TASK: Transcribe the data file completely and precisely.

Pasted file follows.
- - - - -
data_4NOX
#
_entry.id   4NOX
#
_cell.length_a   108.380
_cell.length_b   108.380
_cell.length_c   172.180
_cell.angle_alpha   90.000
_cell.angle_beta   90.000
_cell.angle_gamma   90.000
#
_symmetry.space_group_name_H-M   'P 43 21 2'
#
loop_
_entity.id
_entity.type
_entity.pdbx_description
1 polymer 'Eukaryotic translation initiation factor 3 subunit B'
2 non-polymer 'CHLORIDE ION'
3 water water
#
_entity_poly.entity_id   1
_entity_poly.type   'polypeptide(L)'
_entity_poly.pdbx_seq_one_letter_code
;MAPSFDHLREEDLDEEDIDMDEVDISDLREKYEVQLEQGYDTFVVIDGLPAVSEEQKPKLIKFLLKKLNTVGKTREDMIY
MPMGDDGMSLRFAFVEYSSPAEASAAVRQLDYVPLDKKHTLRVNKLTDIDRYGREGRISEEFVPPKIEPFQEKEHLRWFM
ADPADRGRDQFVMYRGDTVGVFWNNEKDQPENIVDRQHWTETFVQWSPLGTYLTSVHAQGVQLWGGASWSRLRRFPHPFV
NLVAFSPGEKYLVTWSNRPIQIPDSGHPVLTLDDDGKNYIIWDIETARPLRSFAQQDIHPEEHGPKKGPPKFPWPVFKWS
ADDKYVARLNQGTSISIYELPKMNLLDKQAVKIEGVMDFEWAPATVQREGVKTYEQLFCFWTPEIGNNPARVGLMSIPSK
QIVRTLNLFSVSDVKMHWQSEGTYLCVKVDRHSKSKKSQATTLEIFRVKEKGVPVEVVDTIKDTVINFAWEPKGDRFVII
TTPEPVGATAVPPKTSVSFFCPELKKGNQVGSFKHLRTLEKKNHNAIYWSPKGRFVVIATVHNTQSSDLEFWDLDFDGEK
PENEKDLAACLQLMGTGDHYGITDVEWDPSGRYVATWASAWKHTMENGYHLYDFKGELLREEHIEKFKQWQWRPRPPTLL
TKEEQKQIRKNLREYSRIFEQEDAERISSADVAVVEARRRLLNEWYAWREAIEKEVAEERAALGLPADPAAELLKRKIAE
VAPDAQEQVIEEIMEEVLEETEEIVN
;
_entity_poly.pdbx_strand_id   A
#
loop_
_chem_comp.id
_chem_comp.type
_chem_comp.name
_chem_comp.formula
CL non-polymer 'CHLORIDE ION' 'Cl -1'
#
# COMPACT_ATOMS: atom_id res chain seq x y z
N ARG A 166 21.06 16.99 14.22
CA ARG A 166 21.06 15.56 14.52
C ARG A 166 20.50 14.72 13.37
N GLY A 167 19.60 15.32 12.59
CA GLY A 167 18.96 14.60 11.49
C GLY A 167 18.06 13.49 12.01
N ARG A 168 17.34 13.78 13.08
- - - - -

data_4NOX
#
_entry.id   4NOX
#
_cell.length_a   108.380
_cell.length_b   108.380
_cell.length_c   172.180
_cell.angle_alpha   90.000
_cell.angle_beta   90.000
_cell.angle_gamma   90.000
#
_symmetry.space_group_name_H-M   'P 43 21 2'
#
loop_
_entity.id
_entity.type
_entity.pdbx_description
1 polymer 'Eukaryotic translation initiation factor 3 subunit B'
2 non-polymer 'CHLORIDE ION'
3 water water
#
_entity_poly.entity_id   1
_entity_poly.type   'polypeptide(L)'
_entity_poly.pdbx_seq_one_letter_code
;MAPSFDHLREEDLDEEDIDMDEVDISDLREKYEVQLEQGYDTFVVIDGLPAVSEEQKPKLIKFLLKKLNTVGKTREDMIY
MPMGDDGMSLRFAFVEYSSPAEASAAVRQLDYVPLDKKHTLRVNKLTDIDRYGREGRISEEFVPPKIEPFQEKEHLRWFM
ADPADRGRDQFVMYRGDTVGVFWNNEKDQPENIVDRQHWTETFVQWSPLGTYLTSVHAQGVQLWGGASWSRLRRFPHPFV
NLVAFSPGEKYLVTWSNRPIQIPDSGHPVLTLDDDGKNYIIWDIETARPLRSFAQQDIHPEEHGPKKGPPKFPWPVFKWS
ADDKYVARLNQGTSISIYELPKMNLLDKQAVKIEGVMDFEWAPATVQREGVKTYEQLFCFWTPEIGNNPARVGLMSIPSK
QIVRTLNLFSVSDVKMHWQSEGTYLCVKVDRHSKSKKSQATTLEIFRVKEKGVPVEVVDTIKDTVINFAWEPKGDRFVII
TTPEPVGATAVPPKTSVSFFCPELKKGNQVGSFKHLRTLEKKNHNAIYWSPKGRFVVIATVHNTQSSDLEFWDLDFDGEK
PENEKDLAACLQLMGTGDHYGITDVEWDPSGRYVATWASAWKHTMENGYHLYDFKGELLREEHIEKFKQWQWRPRPPTLL
TKEEQKQIRKNLREYSRIFEQEDAERISSADVAVVEARRRLLNEWYAWREAIEKEVAEERAALGLPADPAAELLKRKIAE
VAPDAQEQVIEEIMEEVLEETEEIVN
;
_entity_poly.pdbx_strand_id   A
#
loop_
_chem_comp.id
_chem_comp.type
_chem_comp.name
_chem_comp.formula
CL non-polymer 'CHLORIDE ION' 'Cl -1'
#
# COMPACT_ATOMS: atom_id res chain seq x y z
N ARG A 166 21.06 16.99 14.22
CA ARG A 166 21.06 15.56 14.52
C ARG A 166 20.50 14.72 13.37
N GLY A 167 19.60 15.32 12.59
CA GLY A 167 18.96 14.60 11.49
C GLY A 167 18.06 13.49 12.01
N ARG A 168 17.34 13.78 13.08